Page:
Each fall and spring, The Leapfrog Group releases a comprehensive ranking of hospitals from across the country based on their ability to meet certain standards of safety, cleanliness and overall performance. On Monday, Oct. 31, according to the Fall 2016 Leapfrog Hospital Safety Guide, Syosset Hospital received a grade of “C.”
The Leapfrog Group, a nonprofit organization founded in 2002, aims to promote progress in the safety, quality and affordability of healthcare in the United States by invoking greater transparency. Its mission is to aid patients in making more informed healthcare decisions so that they receive high-value medical attention. These grades, from “A” to “F,” are assigned to more than 2,600 general acute-care hospitals in America using national performance measures from institutions including the Centers for Medicare & Medicaid Services (CMS), the Leapfrog Hospital Survey, the Agency for Healthcare Research and Quality (AHRQ), the Centers for Disease Control and Prevention (CDC), and the American Hospital Association’s Annual Survey and Health Information Technology Supplement.
“Taken together, those performance measures produce a single letter grade representing a hospital’s overall performance in keeping patients safe from preventable harm and medical errors,” says Leapfrog’s Hospital Safety Guide website. “The Safety Grade includes 30 measures, all currently in use by national measurement and reporting programs.”
The letter grade is broken down into categories that include infections, problems with surgery, practices to prevent errors, safety problems and doctors, nurses and hospital staff. Each category is further divided into specific measures that indicate whether the hospital is performing above average, below average or on par with other facilities. The report also included an analysis of each measure and a comparison of what safer hospitals are doing in that given area.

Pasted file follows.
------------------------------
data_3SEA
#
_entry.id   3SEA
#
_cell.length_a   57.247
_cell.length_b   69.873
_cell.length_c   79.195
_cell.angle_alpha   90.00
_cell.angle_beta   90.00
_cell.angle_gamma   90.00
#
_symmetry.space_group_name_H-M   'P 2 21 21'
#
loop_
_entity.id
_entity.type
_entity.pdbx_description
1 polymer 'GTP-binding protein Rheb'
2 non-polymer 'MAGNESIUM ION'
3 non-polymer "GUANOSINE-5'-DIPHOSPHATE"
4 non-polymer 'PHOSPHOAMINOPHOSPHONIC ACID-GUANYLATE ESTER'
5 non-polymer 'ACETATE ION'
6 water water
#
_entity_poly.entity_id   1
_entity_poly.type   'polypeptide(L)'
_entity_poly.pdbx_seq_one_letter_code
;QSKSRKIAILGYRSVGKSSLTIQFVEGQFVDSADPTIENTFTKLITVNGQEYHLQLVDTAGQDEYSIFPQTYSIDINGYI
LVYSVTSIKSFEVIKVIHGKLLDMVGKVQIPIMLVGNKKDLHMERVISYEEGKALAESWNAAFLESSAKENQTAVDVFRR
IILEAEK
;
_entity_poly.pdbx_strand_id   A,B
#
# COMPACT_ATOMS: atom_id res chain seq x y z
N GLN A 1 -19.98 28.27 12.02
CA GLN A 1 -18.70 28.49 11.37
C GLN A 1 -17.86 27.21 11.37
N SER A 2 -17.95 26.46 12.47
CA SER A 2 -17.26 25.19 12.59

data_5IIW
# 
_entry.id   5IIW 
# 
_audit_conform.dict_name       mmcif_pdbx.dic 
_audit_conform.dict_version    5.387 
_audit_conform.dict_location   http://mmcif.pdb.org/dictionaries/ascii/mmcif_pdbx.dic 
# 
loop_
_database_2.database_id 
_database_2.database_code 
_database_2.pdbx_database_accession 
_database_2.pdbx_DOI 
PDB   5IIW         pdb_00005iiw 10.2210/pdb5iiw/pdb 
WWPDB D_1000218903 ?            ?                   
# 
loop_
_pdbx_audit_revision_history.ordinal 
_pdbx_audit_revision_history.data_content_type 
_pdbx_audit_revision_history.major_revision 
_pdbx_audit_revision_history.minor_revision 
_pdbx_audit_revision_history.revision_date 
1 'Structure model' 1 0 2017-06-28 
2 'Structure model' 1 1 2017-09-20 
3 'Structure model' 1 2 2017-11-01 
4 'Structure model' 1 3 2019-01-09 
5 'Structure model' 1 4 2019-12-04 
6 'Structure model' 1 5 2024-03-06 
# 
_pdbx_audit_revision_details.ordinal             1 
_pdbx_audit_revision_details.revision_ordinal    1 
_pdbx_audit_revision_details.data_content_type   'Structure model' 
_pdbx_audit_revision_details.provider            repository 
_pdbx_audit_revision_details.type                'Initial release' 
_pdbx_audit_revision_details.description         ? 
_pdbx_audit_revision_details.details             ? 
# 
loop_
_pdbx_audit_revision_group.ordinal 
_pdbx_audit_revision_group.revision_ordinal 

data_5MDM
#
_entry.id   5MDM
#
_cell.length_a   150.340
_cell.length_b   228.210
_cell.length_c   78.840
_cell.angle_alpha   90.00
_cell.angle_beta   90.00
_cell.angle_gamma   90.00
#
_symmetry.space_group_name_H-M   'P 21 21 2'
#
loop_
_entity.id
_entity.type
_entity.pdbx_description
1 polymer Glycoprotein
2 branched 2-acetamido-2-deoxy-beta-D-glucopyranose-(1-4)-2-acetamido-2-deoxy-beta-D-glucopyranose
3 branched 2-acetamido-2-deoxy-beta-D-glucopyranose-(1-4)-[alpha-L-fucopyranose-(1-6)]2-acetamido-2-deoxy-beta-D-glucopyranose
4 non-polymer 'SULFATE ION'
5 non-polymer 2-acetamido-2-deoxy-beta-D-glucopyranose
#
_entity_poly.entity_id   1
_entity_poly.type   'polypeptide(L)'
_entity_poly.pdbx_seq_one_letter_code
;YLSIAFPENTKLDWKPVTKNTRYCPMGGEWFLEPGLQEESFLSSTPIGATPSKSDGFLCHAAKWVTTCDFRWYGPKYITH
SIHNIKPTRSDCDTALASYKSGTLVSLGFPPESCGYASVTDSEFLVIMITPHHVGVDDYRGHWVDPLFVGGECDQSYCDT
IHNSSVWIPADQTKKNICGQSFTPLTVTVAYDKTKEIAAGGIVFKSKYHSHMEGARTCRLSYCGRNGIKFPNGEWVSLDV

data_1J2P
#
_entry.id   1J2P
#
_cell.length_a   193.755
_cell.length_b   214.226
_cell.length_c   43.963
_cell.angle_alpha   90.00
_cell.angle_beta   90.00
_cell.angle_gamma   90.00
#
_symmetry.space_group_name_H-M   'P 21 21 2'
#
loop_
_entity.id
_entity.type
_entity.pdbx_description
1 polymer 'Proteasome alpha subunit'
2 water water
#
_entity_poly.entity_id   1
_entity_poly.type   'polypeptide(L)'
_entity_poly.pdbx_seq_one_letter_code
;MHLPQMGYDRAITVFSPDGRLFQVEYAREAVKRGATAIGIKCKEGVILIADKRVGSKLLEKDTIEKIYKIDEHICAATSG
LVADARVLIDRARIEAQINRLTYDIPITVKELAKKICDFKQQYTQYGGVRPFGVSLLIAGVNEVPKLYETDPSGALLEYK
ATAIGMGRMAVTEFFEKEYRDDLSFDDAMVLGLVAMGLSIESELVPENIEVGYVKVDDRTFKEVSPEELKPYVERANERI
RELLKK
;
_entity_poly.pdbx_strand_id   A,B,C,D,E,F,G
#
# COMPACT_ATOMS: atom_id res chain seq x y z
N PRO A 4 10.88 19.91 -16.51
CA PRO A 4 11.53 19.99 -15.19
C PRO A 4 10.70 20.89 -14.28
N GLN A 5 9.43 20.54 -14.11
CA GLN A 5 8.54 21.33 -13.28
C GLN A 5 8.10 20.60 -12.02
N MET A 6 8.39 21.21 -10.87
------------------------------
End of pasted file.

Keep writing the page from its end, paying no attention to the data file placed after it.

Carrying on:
Though Syosset Hospital, a member of Northwell Health, fared well in areas such as communication with nurses and responsiveness of hospital staff, receiving above average marks, the institution fell short in many crucial aspects. Below average marks were assigned in measures such as surgical wound splits open, dangerous blood clot, communication about medicines, communication about discharge, patient falls and specially trained doctors for ICU patients.
In response to the grade, Northwell Health released an official statement that said, “Whether we agree or disagree with the methodology used for one report card over another, we take hospital report cards seriously and use them for their intended purpose – to improve the quality of care to our patients.”
Syosset Hospital and Northwell Health has expressed its awareness of the situation, and assured that they are actively looking to remedy any issues and make improvements where necessary.
The statement by Northwell Health also stated, “Whenever information contained in the various ‘hospital report cards’ identifies a potential quality issue, the public can be assured we are already aware of it and working aggressively to resolve it. We do this routinely as part of our ongoing internal operations and analysis (no matter how high our grades may be), so that we can provide the best patient experience possible.”
Of the 138 hospitals in New York state that were taken into consideration, just 15 received an “A” grade, putting New York at 46 in the state-by-state rankings. On Long Island, 22 hospitals were taken into consideration. For a complete list of rankings and assigned grades, visit www.hospitalsafetygrade.org.